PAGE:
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David Calder

Disorderly Spaces for Uncertain Times: Street Theatre after Bataclan

The state of exception sometimes referred to as the War on Terror is self-perpetuating: as an abstract concept, terror is unable to surrender, and as an emotion, terror is generated or intensified by the very war that would see its end. The French 'anti-terror' law that replaced the country's 2015-2017 state of emergency demonstrates the strange temporality of the durational state of exception, as threat becomes both imminent and indefinite. This, in turn, is used to justify ongoing restrictions on public space. In this paper I explore how these reconfigurations of space and time have posed a challenge to the other reconfigurations of space and time characteristic of contemporary French street theatre, and how street theatre has responded. Since the 2015 Paris terror attacks and the ensuing declaration of emergency, how has street theatre attempted to create spaces of possibility and imagine alternative futures in a restricted public sphere?

I take as my primary case study the inaugural event of the 2017 street theatre festival in Aurillac. Although this was technically the 32nd annual festival, organisers dubbed it the 69th edition, projecting attendees into an imagined future whilst cheekily alluding to the bodily pleasures and mutual gratification celebrated by so many of that year's performances. The festival's inauguration featured (among other things) nearly nude performers smearing each other with rainbow body paint and scaling town hall to raise a rainbow flag. I examine the festival's inauguration neither as a retreat from politics nor as a dated celebration of free love. Rather, I suggest that its foregrounding of the flesh parodies the interplay of security and precarity, exposure and concealment, at the heart of the state of exception, and that it models alternative -- perhaps utopian -- possibilities for being vulnerable, together, in public space.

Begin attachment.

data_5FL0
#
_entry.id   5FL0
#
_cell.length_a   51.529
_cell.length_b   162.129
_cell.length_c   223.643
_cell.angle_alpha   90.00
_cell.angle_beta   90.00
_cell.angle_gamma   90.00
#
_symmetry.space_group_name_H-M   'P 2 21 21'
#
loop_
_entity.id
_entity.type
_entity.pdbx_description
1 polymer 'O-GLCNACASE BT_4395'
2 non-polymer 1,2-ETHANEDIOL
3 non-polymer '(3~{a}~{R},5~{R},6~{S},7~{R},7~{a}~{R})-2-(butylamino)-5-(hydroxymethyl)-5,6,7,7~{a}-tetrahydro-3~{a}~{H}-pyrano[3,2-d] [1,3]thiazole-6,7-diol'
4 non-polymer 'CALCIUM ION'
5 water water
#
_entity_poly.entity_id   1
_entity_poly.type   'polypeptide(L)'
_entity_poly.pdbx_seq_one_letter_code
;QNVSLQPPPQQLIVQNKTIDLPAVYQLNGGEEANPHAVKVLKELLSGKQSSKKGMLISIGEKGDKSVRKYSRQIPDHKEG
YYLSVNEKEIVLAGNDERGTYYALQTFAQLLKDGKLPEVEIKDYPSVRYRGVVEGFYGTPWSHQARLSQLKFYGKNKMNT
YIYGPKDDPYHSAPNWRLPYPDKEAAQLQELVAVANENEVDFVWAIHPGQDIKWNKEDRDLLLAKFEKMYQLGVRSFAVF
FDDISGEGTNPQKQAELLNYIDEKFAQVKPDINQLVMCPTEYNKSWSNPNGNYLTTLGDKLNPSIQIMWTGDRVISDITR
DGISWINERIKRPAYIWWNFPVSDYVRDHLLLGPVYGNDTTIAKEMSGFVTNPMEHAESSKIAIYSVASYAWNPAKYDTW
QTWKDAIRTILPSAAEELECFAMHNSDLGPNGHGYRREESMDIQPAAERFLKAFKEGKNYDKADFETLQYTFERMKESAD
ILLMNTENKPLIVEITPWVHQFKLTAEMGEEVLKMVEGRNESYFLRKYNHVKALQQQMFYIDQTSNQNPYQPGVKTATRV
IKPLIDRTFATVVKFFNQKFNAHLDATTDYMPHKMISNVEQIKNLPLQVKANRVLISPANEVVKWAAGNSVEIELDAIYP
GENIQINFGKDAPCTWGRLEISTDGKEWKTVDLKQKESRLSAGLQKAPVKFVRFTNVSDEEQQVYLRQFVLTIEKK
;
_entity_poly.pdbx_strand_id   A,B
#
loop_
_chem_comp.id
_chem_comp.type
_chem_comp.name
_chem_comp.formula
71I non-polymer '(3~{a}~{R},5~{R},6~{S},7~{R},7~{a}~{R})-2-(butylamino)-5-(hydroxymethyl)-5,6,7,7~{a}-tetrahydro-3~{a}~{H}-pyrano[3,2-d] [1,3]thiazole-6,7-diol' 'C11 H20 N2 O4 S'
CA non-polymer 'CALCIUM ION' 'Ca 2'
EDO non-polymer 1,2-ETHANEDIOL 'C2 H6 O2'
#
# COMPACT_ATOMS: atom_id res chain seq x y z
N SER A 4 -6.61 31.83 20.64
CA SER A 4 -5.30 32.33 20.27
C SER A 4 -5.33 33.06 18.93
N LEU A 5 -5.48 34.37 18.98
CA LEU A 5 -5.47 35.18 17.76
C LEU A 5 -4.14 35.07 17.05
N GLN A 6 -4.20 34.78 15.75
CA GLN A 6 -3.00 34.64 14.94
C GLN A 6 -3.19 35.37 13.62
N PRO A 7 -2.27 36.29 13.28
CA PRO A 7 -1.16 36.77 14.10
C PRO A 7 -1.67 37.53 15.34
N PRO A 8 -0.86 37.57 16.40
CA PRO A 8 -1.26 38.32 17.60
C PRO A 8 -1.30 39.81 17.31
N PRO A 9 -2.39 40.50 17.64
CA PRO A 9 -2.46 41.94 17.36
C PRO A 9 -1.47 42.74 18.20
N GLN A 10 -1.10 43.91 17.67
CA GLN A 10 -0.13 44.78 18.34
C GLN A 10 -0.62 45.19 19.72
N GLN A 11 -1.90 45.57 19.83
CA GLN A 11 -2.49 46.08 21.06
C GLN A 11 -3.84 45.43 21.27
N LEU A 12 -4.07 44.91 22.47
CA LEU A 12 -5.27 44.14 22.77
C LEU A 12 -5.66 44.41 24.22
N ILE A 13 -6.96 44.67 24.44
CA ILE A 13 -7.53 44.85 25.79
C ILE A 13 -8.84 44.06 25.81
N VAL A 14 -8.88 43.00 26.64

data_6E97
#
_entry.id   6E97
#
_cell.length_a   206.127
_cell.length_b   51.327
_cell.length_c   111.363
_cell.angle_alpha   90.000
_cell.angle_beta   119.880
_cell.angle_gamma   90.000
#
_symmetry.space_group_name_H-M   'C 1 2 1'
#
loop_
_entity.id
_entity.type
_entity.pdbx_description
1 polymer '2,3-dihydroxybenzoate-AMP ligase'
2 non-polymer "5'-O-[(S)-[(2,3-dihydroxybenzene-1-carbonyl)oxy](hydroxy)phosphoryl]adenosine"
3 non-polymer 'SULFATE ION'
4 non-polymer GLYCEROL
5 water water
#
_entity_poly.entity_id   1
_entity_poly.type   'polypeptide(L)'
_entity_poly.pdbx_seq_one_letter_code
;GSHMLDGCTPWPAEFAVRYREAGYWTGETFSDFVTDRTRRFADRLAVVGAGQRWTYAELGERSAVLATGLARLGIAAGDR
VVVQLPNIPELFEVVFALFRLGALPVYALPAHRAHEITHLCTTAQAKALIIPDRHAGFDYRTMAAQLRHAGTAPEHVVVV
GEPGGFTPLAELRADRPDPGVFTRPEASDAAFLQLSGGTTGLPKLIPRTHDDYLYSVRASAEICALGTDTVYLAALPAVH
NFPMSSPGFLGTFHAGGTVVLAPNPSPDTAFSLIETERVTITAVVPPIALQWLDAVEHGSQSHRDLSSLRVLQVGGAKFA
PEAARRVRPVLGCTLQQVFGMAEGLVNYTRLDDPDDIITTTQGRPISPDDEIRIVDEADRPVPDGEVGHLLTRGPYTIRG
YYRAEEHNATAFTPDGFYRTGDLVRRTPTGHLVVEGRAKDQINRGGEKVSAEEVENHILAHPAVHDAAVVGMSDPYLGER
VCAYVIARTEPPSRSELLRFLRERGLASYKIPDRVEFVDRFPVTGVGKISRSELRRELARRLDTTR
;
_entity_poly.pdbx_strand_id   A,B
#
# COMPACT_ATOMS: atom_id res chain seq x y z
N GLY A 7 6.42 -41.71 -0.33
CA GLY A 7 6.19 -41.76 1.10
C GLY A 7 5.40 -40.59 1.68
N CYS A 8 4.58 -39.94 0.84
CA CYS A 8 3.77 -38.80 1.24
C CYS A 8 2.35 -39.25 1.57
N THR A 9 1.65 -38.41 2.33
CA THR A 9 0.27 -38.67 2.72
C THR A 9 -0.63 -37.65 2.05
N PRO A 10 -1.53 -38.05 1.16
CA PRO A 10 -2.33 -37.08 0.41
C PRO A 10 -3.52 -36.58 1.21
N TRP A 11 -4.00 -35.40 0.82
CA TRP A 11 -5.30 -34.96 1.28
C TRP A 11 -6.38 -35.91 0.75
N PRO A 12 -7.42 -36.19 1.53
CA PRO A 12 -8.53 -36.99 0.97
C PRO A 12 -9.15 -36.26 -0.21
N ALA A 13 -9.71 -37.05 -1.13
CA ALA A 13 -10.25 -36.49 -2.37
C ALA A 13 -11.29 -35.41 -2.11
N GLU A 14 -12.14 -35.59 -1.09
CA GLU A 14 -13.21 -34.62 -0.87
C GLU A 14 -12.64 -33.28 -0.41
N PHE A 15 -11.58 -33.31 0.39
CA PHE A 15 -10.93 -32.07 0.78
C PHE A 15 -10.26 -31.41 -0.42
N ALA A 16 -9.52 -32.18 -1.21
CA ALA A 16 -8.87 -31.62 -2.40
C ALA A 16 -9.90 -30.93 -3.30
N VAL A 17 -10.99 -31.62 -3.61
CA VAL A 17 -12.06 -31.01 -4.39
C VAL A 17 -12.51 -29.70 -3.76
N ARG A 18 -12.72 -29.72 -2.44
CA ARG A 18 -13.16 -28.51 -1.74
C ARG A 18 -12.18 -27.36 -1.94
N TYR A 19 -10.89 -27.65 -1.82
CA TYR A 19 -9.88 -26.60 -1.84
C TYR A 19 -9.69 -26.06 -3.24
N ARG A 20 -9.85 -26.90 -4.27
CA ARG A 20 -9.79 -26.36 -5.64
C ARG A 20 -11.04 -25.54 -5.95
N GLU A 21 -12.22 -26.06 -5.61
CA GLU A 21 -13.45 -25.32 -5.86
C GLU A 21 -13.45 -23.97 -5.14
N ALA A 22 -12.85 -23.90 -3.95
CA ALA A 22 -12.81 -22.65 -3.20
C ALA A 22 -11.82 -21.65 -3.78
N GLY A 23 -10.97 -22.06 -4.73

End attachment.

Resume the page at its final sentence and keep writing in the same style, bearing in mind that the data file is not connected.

Dr David Calder is Lecturer in Theatre & Performance Studies at the University of Manchester. His first book, Street theatre and the production of postindustrial space: Working memories, was published in 2019 by Manchester University Press. His articles on street theatre have appeared in Theatre Journal and TDR: The Drama Review. He is a recipient of the David Bradby Award from the Standing Conference of University Drama Departments (SCUDD).